Natalie Dessay, one of the foremost sopranos of this generation, began in the lighter coloratura roles. Now moving into the fuller soprano repertoire, as seen in her debut as Violetta in Santa Fe’s 2009 summer season, Dessay continues to delight audiences in the U.S. and abroad. Classical Singer’s Amanda White met up with Dessay in Santa Fe to discuss her recent debut, her theater training, and how she finds the delicate balance between acting and singing.
“Acting for Singers” is increasingly a topic included in conservatory curricula, but the name itself is misleading. It implies that acting and singing are two different endeavors, and that singers, by the nature of what they do, are not actors. Frederica von Stade once said in a masterclass that singers are essentially storytellers, nothing more. What is essential for singers to know about how to be a good storyteller and where, in the vast array of writings and techniques available to actors, should a singer turn?
Last month Erda opined on the virtues of traveling light. This month she tells you how to travel right, with everything you need to know from booking your ticket, to sailing through airport security, to enjoying the perks of being a frequent flier.
Find out what general directors expect of singers when it comes to acting and dancing on stage, and learn what universities are doing to help prepare students to meet those expectations.
What is Twitter, how do you do it, and how do you not do it?
A pretty voice might not be enough. Know how to market yourself in the ever-changing and competitive business of singing.
In a profession where competition runs extremely
high, it’s the little things that often make the difference. Attitude is one of those seemingly little things that can actually determine whether you work or don’t, as well as how pleasant your life is when you are working. Regardless of where you are in your career—just beginning your freshman year or completing your fiftieth professional gig—these thoughts on attitude are for you.
This new monthly feature in CS brings you book reviews for all facets of a singer’s life. This month, find out how a new book on healthy choral singing helps singers achieve a healthy, free sound in a choral environment.
An important part of a singer’s education—both while in school and after—is proficiency in the basic operatic languages. Olivia Giovetti shows singers how to economically continue their study of languages at any age and stage of life.
Michelle Goodman isn’t a singer. She has never worked for an opera company. Nor does she represent artists of any kind. And, yet, you may find her to be one of your best resources.
Daniel Helfgot, the Classical Singer 2009 Stage Director of the Year, talks about creativity, progress, and why a score, with all its details, is a terrible thing to waste.
Center Stage spotlights a Classical Singer reader in each issue. If you would like to be featured, go to www.classicalsinger.com, click on “Center Stage” and follow the instructions.
While planning the annual back-to-school September issue you’re now holding in your hands, I sought out interviewees for April James’ article on hiring agents’ perceptions of advanced degrees. I contacted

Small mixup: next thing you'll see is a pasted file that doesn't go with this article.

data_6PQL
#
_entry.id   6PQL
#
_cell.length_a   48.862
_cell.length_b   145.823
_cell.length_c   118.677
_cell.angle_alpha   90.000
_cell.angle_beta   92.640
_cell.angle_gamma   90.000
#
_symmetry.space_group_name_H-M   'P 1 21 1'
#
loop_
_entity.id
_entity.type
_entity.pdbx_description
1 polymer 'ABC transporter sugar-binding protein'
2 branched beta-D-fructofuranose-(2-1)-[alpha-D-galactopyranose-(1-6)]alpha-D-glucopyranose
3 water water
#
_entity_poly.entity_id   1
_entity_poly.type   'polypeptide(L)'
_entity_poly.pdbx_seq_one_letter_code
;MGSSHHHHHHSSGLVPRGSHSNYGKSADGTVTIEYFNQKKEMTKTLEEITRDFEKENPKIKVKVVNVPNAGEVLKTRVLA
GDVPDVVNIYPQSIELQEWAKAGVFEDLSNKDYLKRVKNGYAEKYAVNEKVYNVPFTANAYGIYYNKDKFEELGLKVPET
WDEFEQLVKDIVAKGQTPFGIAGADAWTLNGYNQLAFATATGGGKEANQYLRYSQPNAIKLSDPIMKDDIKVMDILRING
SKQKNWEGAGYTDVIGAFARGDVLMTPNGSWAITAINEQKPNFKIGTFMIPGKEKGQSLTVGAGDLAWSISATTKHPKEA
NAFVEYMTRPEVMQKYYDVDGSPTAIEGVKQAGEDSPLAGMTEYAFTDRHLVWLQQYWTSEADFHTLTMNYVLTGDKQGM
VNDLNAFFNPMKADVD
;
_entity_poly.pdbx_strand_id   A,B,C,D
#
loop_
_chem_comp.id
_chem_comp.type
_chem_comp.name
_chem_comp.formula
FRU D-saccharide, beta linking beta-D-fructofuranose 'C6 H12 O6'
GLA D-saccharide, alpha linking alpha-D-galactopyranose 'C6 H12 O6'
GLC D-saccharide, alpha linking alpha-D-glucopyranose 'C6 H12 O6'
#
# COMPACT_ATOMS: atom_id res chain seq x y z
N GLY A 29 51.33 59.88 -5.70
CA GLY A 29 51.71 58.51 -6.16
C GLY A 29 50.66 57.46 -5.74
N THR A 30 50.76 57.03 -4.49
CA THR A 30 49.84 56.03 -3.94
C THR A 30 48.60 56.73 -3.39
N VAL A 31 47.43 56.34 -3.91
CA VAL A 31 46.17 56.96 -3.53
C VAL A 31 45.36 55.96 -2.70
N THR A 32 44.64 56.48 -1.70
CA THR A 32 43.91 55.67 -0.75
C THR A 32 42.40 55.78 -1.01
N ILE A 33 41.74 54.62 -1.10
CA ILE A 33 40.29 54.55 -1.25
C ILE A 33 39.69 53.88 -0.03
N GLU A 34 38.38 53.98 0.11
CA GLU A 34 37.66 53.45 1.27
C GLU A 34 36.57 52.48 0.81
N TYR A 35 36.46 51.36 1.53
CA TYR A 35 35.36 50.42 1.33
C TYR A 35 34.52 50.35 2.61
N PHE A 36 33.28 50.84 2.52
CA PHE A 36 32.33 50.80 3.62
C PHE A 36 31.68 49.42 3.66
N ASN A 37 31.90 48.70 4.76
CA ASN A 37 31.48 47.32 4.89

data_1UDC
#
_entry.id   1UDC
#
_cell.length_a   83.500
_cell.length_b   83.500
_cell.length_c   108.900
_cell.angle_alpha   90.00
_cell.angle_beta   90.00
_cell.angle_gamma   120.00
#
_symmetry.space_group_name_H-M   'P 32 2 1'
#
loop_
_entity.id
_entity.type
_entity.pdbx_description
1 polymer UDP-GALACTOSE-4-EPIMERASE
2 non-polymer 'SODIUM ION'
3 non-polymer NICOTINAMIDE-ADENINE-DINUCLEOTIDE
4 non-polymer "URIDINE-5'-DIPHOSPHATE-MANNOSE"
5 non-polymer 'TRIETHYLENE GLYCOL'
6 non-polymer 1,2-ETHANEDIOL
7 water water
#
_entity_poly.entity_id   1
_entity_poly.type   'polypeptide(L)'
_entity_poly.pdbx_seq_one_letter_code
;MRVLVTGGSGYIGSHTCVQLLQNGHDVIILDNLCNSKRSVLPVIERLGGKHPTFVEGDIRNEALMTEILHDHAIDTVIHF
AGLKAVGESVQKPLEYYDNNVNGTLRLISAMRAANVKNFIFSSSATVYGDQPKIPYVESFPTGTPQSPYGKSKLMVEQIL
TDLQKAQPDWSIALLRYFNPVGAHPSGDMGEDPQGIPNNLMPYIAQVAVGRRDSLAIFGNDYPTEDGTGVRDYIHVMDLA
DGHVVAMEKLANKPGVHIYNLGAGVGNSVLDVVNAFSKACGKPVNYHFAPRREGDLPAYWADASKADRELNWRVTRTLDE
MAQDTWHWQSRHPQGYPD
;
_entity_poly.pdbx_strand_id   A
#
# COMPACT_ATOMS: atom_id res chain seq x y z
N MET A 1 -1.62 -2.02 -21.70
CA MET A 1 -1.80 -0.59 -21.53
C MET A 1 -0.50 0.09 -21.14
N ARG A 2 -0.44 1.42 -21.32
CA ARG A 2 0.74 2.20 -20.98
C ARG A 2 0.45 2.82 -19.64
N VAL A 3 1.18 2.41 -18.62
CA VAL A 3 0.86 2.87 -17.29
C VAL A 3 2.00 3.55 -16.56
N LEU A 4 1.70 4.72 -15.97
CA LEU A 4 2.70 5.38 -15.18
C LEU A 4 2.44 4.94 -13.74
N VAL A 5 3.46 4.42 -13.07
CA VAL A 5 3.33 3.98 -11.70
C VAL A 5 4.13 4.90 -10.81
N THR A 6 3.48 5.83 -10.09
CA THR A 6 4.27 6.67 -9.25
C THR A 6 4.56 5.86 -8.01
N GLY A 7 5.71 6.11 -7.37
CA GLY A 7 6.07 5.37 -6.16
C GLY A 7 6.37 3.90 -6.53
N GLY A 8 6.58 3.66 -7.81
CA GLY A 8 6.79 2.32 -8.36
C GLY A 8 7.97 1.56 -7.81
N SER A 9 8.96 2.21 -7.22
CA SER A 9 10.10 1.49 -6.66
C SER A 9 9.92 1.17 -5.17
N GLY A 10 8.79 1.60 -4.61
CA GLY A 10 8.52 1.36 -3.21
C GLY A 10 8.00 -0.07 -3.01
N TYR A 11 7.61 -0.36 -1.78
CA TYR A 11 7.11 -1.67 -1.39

Tell us how we’re doing. We’d love to hear your response and reaction to the articles published each month, as well as your view on the classical singing community. Contact us via e-mail at email@example.com or by mail at Classical Singer magazine, P.O. Box 1710, Draper, UT 84020.
. . . And the Show Continued to the End American soprano Joyce DiDonato was singing Rosina in Il barbiere di Siviglia on opening night at London’s Royal Opera House
If you have a doctorate degree or are considering earning one, read what five general directors and one manager have to say on the subject.
Find out what you need to do during school so that, with diploma in hand, you’re ready to really start your singing career.
A singer and voice professor, who started out as a pianist, shares insights on the how-to’s of effective practicing. Find out how to make the most of those moments in the practice room, including ways to practice without even opening your mouth.
Professors from six major universities weigh in on what helps to set singers apart in a college entrance audition when it comes to language, diction, and meaning.
At the Classical Singer Convention last May, judges commented that many singers at every level, from high school to professional, were singing inappropriate repertoire. Read on to find out how you can avoid this far too common faux pas and know what songs are the right ones for you.
Don’t be caught unawares come December 1 when graduate applications are due. Find out everything you need to know to begin preparing now.
Nearly all voice majors will sing in a choir at some point during their education. Voice teachers’ and choral teachers’ opinions about the effects of choral singing vary greatly. A voice teacher and a choral instructor, both from Eastern New Mexico University, give their viewpoints on a few of the issues that affect the singer in a choral setting.
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